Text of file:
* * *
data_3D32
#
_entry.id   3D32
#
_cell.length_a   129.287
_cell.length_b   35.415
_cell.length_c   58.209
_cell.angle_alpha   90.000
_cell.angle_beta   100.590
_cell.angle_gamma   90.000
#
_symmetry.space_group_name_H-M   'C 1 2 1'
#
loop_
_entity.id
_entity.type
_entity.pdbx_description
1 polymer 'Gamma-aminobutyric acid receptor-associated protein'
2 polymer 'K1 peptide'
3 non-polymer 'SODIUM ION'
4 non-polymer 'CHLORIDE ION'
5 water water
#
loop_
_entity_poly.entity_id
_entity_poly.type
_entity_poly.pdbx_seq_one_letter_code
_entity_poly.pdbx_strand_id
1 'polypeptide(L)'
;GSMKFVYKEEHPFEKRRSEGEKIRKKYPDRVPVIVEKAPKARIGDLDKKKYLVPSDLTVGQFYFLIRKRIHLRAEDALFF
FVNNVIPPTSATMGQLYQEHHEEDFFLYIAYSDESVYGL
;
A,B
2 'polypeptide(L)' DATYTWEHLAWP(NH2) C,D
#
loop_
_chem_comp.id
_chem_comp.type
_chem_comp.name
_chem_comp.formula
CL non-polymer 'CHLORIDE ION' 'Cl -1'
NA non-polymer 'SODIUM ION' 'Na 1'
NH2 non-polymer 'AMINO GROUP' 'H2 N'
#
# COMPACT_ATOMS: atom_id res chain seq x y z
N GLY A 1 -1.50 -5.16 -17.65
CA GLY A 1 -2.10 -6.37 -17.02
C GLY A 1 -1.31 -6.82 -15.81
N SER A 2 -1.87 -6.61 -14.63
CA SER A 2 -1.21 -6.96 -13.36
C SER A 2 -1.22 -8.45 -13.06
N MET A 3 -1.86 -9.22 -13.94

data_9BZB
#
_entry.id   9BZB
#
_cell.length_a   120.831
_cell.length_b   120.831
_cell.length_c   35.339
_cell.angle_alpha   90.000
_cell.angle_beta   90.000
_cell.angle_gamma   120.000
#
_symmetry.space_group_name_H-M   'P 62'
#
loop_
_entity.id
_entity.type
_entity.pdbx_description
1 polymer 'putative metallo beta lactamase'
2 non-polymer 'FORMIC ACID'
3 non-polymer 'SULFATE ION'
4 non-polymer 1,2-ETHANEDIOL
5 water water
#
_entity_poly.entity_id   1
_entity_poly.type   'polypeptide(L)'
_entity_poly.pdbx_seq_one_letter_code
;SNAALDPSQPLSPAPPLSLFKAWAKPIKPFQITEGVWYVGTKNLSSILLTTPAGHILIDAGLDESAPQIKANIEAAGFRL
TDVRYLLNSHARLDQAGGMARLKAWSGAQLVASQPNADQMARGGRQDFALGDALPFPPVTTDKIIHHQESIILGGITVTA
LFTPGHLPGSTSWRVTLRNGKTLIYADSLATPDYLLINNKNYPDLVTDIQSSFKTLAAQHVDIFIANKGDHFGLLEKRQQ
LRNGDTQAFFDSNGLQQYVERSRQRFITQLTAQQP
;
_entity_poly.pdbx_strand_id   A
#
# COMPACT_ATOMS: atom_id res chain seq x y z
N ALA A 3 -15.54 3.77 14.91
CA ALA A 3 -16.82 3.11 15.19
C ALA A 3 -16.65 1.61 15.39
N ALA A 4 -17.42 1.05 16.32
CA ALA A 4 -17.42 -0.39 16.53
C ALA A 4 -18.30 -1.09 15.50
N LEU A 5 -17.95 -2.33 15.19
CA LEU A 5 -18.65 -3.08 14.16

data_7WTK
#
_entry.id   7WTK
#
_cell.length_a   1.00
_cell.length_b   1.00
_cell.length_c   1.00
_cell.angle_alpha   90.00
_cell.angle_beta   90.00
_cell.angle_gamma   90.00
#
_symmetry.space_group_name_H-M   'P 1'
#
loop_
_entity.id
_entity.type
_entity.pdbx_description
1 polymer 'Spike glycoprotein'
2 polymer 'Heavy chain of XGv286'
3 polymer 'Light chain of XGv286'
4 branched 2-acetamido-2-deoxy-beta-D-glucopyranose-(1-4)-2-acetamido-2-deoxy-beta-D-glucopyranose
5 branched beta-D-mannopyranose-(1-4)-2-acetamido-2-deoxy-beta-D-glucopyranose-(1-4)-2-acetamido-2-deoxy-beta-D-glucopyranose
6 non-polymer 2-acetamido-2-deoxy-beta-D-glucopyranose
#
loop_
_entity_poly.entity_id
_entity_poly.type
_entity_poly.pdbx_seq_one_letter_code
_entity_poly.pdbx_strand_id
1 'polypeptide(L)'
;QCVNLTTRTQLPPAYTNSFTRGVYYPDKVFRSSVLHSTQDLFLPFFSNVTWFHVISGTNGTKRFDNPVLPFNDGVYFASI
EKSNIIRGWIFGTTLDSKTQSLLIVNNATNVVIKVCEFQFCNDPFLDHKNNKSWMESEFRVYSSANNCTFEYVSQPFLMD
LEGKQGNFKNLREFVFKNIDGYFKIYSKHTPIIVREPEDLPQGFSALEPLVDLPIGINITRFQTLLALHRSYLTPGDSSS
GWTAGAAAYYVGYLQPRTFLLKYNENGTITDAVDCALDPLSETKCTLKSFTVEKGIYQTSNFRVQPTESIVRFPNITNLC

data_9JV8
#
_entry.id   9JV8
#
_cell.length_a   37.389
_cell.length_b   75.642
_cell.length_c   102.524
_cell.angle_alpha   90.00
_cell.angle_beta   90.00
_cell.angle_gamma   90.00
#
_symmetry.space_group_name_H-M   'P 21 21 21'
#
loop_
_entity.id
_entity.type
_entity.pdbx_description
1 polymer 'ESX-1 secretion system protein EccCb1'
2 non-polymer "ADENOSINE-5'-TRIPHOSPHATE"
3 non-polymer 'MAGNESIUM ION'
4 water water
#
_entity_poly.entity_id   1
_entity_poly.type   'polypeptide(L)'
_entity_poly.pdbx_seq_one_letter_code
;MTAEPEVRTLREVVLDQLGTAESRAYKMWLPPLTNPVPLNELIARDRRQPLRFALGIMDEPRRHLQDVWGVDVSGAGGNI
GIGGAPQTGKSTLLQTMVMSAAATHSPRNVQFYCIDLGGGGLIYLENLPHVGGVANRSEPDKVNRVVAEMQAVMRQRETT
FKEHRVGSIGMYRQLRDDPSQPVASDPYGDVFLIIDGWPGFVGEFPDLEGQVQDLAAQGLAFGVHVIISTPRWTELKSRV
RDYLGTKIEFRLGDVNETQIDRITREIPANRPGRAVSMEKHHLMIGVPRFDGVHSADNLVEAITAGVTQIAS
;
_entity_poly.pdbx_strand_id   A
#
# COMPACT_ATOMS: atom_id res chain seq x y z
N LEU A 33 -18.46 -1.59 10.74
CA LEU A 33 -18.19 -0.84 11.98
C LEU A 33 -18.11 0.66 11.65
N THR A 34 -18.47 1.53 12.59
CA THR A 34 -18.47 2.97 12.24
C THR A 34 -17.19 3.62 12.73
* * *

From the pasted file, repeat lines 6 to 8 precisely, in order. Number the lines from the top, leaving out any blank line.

_cell.length_b   35.415
_cell.length_c   58.209
_cell.angle_alpha   90.000